Of all the research I've done to date, perhaps the most important is the forensic genealogy I do in conjunction with the Army's portion of the repatriation efforts of the Joint POW/MIA Accounting Command (JPAC). Though many don't realize it, "no man left behind" is much more than an expression. The U.S. military genuinely does all it can to recover soldiers from all conflicts, and for more than a decade, I've had the privilege of contributing to cases pertaining to WWI, WWII, Korea and Southeast Asia.
My role entails finding the soldiers' next of kin as well as particular relatives to potentially provide DNA reference samples to help identify remains, and as an Army brat whose father served in Vietnam, I can't think of any more meaningful work. It gives me a deep sense of satisfaction each time one of "my boys" (I tend to get a little possessive, and even though it's tempting to think of the soldiers as elderly men since they mostly lived and died before I was born, I remind myself that the majority barely made it past their teens) is identified and buried.
Recently, I was asked to speak about this work and found myself struggling with how to convey the considerable scope of this initiative while not losing sight of the sacrifice of each individual soldier. I ultimately decided to create a wall of honor featuring names of those whose cases I've had the opportunity to research and then single out selected soldiers to tell their stories. Veterans Day seems an appropriate time to share a portion of this.
You probably haven’t heard the name Walter Cichon, but if he hadn’t lost his life in Vietnam, there’s a good chance you would know it. He was the charismatic lead singer of a band called The Motifs, and one of the many who aspired to be like him was a young fellow named Bruce Springsteen. Here’s what Springsteen had to say about Walter Cichon when introducing his song, “The Wall,” at a concert: “Uh, the lead singer was kinda this, this beautiful guy that had this really, very funky and unusual voice, and, and the thing that was important was that you could get up close to them, and they didn't mind us, but, you know, pushing the girls away in the front and standing all night in front of them and, and watch them how they were playing and, and what they were doing. There was two brothers, they were called the Cichon brothers. One was Walter and, and one was Ray. Ray was the guitarist. And they were incredibly uh, important to, you know, the early stages of early development. They were there at the end of the night. You could talk to them and they could show you how to do things and ... I wrote this song for Walter, Walter Cichon. He … was killed in Vietnam. This is a song I was down ... [clears throat] I was in Washington, I was visiting the wall, and I wrote this, wrote this for him.”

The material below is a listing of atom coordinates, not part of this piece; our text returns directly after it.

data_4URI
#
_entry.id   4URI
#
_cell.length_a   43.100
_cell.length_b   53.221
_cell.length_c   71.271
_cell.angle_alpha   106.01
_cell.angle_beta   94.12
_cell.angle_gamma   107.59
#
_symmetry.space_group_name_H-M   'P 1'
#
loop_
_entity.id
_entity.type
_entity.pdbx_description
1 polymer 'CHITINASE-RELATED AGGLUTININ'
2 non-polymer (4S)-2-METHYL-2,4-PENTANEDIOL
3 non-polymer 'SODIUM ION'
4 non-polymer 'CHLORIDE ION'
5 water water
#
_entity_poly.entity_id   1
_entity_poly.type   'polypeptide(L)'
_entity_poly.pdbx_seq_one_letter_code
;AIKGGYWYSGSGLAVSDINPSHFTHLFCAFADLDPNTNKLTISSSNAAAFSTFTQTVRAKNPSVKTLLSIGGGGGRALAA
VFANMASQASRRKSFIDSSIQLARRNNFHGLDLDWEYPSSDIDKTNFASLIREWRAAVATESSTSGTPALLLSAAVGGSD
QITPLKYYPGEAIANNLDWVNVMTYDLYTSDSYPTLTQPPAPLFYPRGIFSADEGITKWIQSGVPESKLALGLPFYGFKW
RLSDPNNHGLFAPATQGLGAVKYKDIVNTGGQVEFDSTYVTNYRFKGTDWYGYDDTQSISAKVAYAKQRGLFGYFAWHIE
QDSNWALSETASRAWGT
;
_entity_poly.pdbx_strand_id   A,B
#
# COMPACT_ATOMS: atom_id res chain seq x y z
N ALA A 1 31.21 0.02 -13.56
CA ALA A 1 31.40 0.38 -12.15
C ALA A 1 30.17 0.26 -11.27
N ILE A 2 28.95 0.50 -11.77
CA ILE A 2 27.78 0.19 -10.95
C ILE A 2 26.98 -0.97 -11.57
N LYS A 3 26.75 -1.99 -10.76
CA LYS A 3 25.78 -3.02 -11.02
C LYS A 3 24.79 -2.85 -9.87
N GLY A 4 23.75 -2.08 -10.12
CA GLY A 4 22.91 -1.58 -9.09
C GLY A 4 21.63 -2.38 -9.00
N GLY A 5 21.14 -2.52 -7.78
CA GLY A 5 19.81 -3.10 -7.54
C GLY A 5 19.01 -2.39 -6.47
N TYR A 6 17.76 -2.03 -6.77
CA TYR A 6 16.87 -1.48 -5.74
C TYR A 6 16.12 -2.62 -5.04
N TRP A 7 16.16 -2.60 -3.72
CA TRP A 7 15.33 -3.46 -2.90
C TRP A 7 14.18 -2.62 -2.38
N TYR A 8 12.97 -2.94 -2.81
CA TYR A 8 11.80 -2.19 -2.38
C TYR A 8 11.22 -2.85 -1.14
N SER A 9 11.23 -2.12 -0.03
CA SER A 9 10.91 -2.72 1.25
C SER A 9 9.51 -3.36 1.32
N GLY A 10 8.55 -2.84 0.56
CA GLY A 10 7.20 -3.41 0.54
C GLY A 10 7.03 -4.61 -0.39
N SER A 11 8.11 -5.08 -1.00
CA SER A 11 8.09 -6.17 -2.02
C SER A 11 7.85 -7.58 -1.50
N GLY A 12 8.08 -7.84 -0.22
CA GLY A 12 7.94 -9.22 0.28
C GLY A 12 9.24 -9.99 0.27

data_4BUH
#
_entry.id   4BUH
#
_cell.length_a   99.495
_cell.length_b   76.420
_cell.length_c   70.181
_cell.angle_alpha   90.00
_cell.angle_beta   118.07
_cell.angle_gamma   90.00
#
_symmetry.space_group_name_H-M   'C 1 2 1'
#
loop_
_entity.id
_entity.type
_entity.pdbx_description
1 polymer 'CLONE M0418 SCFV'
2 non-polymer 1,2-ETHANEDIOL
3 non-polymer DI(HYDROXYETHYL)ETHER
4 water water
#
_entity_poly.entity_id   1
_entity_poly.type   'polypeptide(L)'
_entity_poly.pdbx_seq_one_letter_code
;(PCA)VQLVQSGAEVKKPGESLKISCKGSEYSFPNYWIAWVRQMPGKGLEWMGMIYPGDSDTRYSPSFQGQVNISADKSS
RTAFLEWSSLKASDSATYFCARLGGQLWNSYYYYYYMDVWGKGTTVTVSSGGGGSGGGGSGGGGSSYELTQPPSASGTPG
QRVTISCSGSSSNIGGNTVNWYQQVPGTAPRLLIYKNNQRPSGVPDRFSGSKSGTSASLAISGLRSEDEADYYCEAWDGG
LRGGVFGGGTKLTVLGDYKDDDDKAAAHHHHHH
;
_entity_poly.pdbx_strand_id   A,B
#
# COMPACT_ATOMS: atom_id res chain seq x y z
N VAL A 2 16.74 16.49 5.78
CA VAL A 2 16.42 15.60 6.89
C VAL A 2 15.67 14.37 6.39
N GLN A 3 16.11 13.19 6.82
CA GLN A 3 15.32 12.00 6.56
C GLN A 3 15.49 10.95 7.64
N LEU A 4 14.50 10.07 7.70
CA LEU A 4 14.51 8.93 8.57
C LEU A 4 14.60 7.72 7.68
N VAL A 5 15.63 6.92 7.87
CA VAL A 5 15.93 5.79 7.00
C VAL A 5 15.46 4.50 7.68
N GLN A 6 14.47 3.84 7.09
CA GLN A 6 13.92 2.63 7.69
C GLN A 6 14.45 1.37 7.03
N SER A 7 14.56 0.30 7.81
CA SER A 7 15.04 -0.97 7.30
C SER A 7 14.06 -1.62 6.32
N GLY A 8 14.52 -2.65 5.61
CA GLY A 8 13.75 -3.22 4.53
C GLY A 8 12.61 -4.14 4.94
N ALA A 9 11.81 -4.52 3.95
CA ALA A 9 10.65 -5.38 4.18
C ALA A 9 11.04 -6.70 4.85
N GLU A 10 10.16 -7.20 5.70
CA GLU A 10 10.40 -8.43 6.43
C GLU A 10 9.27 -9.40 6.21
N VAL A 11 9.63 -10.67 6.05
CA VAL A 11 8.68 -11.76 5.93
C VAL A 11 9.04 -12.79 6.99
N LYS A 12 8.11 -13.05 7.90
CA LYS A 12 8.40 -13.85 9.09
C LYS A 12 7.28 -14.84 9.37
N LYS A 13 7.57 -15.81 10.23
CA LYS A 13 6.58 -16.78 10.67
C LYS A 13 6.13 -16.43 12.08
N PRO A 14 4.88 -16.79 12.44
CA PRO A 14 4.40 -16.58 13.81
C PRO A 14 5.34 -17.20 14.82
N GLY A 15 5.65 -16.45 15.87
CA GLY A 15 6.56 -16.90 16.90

Due to all the twists and turns family dynamics can take, a soldier’s next of kin can occasionally wind up being someone who never knew of him. Such was the situation with Homer Lee Sisk. His case was the first one that necessitated my cold-calling a stranger to explain that he had a previously unknown brother who was killed in Korea back in the 1950s. This peculiar circumstance has occurred twice since then and it always makes for an interesting conversation. Homer Lee Sisk was identified, and it speaks volumes of his freshly discovered relatives that the entire family of the younger brother I located flew from California to Virginia to attend his funeral at Arlington National Cemetery.
The majority of cases I research involve the Korean War or WWII, but there are plenty of exceptions. Thomas D. Costello was the first WWI soldier whose family I tracked and I had the privilege of attending his funeral at Arlington National Cemetery. Pvt. Costello was born in Tuam, Ireland, and relatives on both sides of the pond now know of his sacrifice. Though many women serve in the armed forces, this hasn’t always been so, so all of my cases – which involve conflicts up to and including the Vietnam War – have centered on men. Except one. Harriet Pinkston Engelhardt lost her life serving the Red Cross in Europe in WWII. To get a sense of the potential this remarkable young woman from Alabama had, read a few of the letters she sent home.
So many who serve the United States are foreign born or the children of immigrants so my sleuthing over the years has involved Belgium, Cuba, France, Germany, Ireland, Italy, Japan, Mexico, the Philippines, Poland, Sweden, and Ukraine. Allan Eric Haglund’s family was from Finland and I had the good fortune when researching his case to secure the help of an outstanding Finnish genealogist. It was only after his relatives had been located that she informed me that she lived in the very house the soldier’s family had once resided in. Five million people in Finland and I had tripped across this woman. Clearly, this is a soldier who wanted his story told.
My motivation and the reason I love what I do is my father, now retired Colonel George C. Smolenyak, seen here during his tour in Vietnam handing out soap. I was a little girl when he served, but I still remember crossing the days off the calendar until he came home. We’re the lucky ones because he did come home, but the work I do is a small part of an important initiative for those who didn’t and whose loved ones were left wondering. We say “no man left behind,” and I love that we mean it. Thanks for your service, Dad.
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